|This can't be good news, right Bill?|
So the story goes like this ...Bill Oberst Jr. passed along a correspondence asking me if I would have a look at his new project, director Adrian Corona's effort called DIS. In the email he used the term "arthouse horror" as a descriptor of the work. The first time I found Bill using that tag was when he asked me to have a gander at Coyote, one of the most interesting films I have seen in the last few years. His latest foray into this sub-genre delivers equally intriguing, if somewhat cryptic results.
Providing an explanation of the narrative is a bit of a time-waster, as what goes on story-wise is not particularly fleshed out (seemingly on purpose). This is either a good or bad thing, depending where you as the viewer are coming from. For what it's worth, the official synopsis that was passed along to yours truly goes like this:
"An ex-soldier with a criminal past takes refuge in the woods. A demonic figure seeks the seed of killers and the blood of the damned to feed his mandrake garden. DIS is an infernal descent into the root of the mandrake legend and a man who wanders too close to that legend and the unnamable terror behind it. What you sow you will reap…"
Now have a gander at what to expect visually, and, yes - the end product is as graphic as what is being suggested here...
DIS is indeed an experimental piece of work in that it is fairly wide open to interpretation; what is going on here is largely left up to the viewer to decide. Some folks will be pissed by the lack of elements associated with conventional storytelling (the ones who don't quite grasp the concept of "arthouse horror" perhaps?). But then, even some of the more broad-minded may be convinced that director Corona isn't so sure what the film is about himself and has, in effect, punked-out of his responsibilities.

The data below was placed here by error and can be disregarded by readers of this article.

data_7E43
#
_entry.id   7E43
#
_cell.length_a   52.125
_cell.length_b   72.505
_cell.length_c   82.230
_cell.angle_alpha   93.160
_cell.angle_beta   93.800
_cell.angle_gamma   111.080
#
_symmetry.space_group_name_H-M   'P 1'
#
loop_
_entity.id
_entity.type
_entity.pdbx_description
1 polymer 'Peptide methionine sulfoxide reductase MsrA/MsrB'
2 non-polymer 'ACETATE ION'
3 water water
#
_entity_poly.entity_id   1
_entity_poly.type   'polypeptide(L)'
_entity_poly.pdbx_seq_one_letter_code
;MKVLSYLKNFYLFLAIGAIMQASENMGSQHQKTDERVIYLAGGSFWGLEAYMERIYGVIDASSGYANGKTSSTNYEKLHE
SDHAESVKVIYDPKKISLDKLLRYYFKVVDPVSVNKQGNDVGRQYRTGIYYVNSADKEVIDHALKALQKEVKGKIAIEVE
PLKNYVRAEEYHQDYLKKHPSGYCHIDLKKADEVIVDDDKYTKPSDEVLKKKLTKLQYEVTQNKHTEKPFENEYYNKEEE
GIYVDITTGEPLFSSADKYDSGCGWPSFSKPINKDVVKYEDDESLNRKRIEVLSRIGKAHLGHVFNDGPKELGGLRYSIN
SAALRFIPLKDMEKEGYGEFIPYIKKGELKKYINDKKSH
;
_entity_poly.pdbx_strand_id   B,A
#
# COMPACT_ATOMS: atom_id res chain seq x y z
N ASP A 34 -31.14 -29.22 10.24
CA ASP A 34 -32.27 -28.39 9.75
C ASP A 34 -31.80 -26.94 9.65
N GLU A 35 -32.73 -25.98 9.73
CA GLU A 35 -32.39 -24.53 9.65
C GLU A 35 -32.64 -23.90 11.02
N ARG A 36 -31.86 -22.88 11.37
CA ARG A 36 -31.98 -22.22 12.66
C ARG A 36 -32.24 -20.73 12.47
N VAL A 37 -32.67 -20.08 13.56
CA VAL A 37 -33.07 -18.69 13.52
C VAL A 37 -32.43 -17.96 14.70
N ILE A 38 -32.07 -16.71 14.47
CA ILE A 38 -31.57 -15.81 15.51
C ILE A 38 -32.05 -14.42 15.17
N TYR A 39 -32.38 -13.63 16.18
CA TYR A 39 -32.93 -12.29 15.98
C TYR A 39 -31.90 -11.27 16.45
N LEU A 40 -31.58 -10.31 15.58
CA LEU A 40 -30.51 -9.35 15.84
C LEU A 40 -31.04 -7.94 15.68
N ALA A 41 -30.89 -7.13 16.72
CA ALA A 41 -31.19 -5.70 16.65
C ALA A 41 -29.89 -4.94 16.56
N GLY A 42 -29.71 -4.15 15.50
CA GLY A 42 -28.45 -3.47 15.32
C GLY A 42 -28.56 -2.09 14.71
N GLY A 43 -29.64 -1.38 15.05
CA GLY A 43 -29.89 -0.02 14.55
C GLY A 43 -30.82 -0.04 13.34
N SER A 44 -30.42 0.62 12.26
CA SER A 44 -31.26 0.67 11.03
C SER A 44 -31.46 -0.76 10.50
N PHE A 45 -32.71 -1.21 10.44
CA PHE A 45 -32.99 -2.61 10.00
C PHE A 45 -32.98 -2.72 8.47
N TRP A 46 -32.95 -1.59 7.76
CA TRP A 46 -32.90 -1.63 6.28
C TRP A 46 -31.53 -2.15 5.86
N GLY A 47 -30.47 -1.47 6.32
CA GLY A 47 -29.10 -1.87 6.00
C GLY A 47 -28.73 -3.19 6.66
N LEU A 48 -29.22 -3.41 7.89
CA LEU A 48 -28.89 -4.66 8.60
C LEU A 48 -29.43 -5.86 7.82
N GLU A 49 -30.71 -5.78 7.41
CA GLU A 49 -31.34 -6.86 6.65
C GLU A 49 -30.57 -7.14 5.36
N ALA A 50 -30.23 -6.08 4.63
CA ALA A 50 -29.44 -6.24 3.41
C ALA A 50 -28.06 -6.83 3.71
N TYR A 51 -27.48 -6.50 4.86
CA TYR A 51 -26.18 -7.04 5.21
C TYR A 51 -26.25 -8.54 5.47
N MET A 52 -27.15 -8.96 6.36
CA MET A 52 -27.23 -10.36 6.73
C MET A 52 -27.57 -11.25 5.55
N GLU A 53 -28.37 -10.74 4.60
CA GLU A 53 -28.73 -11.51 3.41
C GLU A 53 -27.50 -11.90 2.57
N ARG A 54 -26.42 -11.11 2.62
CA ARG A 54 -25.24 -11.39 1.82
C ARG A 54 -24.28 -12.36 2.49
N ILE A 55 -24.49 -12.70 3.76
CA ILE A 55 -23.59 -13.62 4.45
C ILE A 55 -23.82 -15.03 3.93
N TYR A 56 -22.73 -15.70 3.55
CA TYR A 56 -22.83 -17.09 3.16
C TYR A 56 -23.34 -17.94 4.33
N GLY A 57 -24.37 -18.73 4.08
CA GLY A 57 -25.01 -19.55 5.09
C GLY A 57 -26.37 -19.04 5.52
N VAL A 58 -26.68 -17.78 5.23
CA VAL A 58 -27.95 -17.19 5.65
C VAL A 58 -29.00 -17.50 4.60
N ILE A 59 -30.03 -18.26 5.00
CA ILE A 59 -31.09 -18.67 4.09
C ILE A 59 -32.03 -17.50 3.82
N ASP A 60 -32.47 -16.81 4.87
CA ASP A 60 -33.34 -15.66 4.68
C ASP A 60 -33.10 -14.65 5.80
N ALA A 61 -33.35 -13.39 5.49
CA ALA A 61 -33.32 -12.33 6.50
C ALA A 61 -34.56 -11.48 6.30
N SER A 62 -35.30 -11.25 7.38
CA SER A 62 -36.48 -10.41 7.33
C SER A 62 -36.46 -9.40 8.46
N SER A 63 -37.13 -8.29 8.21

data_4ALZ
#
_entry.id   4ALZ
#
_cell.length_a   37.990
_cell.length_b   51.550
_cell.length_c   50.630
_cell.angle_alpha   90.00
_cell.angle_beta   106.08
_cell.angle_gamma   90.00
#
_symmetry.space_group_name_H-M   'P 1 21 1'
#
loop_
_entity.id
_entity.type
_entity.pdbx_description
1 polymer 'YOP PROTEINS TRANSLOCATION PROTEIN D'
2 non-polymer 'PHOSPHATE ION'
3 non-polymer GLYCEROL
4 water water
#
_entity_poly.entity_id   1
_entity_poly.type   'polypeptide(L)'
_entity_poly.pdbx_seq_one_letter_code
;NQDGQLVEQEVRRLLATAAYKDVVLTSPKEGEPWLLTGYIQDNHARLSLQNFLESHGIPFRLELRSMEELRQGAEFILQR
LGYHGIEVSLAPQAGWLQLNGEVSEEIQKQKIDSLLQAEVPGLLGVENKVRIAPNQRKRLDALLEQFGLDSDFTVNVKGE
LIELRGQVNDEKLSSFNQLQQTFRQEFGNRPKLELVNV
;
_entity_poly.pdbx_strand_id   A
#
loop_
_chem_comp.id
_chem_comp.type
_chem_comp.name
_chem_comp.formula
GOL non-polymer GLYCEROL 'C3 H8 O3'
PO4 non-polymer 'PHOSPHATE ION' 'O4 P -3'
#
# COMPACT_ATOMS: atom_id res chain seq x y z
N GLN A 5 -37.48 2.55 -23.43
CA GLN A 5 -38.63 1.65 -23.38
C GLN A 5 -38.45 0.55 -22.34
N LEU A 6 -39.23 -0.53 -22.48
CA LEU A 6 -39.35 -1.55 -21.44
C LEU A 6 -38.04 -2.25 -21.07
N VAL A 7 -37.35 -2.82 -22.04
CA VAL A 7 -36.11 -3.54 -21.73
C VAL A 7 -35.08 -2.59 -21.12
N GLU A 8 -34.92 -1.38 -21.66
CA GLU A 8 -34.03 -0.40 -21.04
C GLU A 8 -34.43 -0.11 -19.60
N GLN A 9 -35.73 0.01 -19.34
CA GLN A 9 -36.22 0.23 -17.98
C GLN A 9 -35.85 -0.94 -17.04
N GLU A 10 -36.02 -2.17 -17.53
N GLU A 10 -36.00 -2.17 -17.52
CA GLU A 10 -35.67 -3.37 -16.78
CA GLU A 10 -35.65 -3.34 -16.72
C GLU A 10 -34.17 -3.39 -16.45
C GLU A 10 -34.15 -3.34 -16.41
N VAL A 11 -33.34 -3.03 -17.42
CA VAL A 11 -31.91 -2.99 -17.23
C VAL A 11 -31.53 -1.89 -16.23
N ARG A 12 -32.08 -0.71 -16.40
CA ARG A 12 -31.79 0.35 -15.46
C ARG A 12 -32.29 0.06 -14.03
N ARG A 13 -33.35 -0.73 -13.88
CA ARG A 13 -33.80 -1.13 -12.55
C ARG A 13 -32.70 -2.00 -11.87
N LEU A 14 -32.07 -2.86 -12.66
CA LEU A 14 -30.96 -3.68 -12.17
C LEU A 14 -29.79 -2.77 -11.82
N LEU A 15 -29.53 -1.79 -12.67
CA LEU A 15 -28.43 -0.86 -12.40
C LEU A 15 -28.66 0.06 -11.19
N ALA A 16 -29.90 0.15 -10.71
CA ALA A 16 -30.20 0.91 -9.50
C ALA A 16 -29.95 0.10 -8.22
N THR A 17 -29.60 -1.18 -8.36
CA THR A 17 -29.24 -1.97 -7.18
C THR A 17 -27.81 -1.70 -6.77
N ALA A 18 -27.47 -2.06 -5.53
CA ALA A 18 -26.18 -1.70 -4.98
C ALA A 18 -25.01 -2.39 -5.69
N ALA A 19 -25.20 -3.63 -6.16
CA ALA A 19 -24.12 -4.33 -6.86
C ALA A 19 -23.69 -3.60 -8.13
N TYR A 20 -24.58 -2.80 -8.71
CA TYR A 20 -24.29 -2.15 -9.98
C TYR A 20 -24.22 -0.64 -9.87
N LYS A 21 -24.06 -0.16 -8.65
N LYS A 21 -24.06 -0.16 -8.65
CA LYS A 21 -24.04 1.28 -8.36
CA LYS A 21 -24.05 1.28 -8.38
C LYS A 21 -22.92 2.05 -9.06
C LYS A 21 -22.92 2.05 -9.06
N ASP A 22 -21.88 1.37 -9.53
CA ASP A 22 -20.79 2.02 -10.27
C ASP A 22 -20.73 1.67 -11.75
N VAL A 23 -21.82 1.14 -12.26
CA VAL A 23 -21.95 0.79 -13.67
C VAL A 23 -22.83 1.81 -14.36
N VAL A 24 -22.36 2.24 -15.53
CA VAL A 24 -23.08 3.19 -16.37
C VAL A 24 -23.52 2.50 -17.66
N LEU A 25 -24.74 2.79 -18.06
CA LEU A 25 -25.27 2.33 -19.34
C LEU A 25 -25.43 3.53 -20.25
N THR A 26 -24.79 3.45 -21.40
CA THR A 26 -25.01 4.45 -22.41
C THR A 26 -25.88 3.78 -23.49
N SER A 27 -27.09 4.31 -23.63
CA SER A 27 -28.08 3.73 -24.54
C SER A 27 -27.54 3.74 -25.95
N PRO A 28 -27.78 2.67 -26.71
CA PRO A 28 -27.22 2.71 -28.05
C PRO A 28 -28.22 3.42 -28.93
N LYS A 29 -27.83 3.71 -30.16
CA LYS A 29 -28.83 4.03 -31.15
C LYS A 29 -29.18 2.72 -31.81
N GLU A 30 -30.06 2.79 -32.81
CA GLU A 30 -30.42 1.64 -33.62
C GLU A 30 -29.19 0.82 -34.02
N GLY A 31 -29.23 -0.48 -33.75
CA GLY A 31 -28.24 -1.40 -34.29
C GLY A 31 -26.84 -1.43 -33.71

Here's where I sit: clocking in at around the 60-minute mark, the film doesn't feel like it takes up too much of one's life or too little in terms of delivering an experience that will make an impact. Oberst commands the screen in every scene he's in, continually proving how much can be expressed with a look, a hesitation, a loud silence. Cinematographer Rodrigo Rodriguez's work is off-the-charts awesome - he really delivers the goods in terms of stunning visuals that sucks one into this strange, macabre world. (Those who have the inclination to believe that the great works attributed to Wong Kar-wai were somewhat/significantly/mostly Christopher Doyle films may find echoes of that belief here. I don't know...I wasn't on the set of this film, but...). And as graphic as the film is (sexual assault including full-on frontal forced masturbation, torture and more) someone (Rodriguez and/or Corona) clued in that those mid and long-shots ala The Texas Chainsaw Massacre makes for a different viewer involvement and reflection than the extreme (and often unnecessary) close-up.
And then there's those cool abandoned buildings. Structures that once had a purpose and an identity that are long gone, re-purposed the way characters try to re-purpose themselves, for better, for worse, for whatever. Another great atmospheric device in the film.
Easy to dismiss but hard to forget, DIS is certainly an experience; what kind of experience it ends up being for anyone who has the courage to regard it...?